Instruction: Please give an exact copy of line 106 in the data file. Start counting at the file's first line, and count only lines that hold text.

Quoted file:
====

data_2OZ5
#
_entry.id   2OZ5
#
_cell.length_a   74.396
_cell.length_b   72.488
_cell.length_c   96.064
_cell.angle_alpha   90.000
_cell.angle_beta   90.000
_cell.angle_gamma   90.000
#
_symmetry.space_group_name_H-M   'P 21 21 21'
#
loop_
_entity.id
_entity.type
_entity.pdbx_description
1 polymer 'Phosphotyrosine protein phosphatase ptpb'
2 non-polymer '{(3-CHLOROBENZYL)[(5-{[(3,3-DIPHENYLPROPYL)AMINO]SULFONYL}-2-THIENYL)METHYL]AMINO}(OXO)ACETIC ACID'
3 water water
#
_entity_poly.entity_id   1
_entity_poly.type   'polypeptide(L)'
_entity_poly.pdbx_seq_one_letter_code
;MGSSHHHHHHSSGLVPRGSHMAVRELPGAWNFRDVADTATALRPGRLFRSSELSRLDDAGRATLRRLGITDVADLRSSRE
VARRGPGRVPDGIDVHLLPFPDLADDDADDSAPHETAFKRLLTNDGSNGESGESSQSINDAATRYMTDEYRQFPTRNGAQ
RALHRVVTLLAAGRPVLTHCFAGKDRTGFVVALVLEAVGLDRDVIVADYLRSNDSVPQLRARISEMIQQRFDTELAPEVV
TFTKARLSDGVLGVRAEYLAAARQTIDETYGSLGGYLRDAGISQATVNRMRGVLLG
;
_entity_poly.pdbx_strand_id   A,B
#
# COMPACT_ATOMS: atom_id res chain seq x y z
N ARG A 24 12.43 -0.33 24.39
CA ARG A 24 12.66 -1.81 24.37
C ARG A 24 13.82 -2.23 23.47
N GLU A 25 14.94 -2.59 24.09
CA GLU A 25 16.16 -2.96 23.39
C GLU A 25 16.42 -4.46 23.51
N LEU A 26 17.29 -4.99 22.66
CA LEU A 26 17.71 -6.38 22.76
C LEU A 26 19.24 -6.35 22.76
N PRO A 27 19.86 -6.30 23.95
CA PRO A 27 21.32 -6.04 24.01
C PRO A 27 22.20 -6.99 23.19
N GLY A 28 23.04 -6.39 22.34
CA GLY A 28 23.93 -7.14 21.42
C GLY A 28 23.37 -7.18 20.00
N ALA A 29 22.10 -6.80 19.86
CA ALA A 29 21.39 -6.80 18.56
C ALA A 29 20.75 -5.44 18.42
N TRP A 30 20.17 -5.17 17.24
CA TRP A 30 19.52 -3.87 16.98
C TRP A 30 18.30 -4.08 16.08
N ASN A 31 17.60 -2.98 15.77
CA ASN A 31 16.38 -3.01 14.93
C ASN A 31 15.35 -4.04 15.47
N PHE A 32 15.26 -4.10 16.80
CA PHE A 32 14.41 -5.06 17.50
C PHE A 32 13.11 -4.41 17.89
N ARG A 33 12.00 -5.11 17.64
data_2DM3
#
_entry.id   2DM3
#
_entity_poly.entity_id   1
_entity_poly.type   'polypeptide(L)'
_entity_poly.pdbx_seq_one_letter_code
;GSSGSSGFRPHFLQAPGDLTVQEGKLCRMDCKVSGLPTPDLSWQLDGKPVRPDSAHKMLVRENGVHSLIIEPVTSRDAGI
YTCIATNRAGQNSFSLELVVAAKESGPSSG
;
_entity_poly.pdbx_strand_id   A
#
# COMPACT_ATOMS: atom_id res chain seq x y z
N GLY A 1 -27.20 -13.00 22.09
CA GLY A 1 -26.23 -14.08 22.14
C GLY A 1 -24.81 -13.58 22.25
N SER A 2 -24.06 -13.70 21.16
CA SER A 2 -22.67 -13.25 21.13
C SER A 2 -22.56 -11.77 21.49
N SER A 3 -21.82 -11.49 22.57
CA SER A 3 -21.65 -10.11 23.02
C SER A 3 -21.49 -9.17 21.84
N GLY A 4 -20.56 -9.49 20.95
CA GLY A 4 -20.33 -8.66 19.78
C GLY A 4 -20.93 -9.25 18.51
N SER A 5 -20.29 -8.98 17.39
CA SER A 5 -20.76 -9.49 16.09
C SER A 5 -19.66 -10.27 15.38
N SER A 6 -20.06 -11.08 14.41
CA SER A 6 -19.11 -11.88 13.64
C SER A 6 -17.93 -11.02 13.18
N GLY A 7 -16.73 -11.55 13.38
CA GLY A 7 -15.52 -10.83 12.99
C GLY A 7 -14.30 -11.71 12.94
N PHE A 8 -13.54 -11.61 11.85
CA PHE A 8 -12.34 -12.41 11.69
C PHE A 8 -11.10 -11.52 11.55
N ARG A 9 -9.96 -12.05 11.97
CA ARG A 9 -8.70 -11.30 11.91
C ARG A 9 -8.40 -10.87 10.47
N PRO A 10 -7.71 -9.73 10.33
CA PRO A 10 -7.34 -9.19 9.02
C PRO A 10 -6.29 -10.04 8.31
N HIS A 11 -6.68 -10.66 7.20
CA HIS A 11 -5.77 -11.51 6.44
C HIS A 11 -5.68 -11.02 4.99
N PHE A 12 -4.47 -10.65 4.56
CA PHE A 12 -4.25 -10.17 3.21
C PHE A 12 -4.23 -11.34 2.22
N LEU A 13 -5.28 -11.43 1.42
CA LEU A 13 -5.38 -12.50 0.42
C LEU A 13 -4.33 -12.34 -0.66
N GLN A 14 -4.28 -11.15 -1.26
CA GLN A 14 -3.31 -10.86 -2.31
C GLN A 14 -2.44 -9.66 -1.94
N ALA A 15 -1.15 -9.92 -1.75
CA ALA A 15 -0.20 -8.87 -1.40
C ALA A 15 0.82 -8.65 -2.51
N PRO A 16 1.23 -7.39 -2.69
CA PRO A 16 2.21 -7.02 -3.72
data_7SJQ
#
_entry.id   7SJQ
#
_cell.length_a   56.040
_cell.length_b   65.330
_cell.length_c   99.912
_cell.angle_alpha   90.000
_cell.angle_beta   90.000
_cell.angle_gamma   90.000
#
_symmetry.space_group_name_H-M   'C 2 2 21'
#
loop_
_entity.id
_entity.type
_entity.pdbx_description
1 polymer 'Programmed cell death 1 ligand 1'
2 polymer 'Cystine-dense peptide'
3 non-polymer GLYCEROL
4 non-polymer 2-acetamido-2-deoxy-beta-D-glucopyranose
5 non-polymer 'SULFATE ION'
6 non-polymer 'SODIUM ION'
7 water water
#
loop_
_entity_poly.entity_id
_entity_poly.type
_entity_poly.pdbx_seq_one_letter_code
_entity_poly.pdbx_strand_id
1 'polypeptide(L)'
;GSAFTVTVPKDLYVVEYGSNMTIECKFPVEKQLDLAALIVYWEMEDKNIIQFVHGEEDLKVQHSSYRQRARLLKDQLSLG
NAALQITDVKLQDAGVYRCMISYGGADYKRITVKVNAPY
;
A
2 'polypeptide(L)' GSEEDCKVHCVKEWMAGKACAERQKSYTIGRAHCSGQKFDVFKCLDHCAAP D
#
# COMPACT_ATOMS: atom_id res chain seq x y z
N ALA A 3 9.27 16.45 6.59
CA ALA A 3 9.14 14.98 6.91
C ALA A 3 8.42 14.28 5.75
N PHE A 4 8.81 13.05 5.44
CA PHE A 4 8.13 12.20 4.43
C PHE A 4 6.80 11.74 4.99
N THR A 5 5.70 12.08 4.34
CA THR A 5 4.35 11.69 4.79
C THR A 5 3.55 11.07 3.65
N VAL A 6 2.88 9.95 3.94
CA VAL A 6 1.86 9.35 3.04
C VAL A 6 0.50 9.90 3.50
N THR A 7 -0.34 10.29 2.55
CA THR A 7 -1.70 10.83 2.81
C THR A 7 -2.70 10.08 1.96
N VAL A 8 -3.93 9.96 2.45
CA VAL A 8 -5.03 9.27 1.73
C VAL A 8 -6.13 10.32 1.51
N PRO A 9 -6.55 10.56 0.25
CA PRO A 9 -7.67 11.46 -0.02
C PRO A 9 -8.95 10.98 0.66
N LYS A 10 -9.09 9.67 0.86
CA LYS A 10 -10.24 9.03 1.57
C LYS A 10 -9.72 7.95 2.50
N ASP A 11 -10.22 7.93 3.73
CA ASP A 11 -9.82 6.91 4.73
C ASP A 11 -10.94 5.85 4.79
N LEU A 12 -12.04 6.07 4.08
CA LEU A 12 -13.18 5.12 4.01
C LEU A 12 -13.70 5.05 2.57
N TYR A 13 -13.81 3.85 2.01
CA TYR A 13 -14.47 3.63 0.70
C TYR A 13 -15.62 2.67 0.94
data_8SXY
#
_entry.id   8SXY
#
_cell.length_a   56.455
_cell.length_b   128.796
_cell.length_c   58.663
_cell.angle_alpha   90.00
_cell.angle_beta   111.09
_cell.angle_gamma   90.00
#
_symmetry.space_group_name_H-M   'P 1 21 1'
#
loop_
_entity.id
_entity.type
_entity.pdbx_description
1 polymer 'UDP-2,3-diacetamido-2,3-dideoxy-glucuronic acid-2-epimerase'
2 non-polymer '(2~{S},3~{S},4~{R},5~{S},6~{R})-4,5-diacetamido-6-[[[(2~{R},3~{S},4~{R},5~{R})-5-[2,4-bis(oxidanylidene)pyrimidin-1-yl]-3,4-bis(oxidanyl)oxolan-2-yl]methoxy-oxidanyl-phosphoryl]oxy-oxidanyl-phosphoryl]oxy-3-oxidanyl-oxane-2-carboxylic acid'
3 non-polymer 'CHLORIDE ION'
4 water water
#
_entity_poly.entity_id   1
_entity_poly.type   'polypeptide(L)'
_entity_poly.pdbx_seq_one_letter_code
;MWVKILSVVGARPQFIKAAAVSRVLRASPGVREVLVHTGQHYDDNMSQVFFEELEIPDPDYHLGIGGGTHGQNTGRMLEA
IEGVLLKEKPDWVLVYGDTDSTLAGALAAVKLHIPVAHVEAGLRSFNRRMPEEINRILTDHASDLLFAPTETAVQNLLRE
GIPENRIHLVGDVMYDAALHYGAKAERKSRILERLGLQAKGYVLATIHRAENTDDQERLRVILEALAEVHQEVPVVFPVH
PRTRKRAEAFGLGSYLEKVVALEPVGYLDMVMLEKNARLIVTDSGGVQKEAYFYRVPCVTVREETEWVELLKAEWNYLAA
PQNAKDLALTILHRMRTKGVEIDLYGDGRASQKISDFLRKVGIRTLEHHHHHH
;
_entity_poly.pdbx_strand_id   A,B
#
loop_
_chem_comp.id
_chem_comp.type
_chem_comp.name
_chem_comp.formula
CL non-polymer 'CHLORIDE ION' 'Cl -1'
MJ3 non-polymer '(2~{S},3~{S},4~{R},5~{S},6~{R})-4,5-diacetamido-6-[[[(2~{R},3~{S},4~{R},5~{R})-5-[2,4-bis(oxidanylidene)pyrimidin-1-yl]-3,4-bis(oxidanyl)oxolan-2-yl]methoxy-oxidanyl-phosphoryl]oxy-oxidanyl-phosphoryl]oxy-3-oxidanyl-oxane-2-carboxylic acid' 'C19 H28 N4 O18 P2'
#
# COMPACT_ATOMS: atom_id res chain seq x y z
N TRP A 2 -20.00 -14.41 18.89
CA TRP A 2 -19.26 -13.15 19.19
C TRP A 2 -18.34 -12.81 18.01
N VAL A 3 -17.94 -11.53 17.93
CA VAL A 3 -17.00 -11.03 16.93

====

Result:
C HIS A 11 -5.68 -11.02 4.99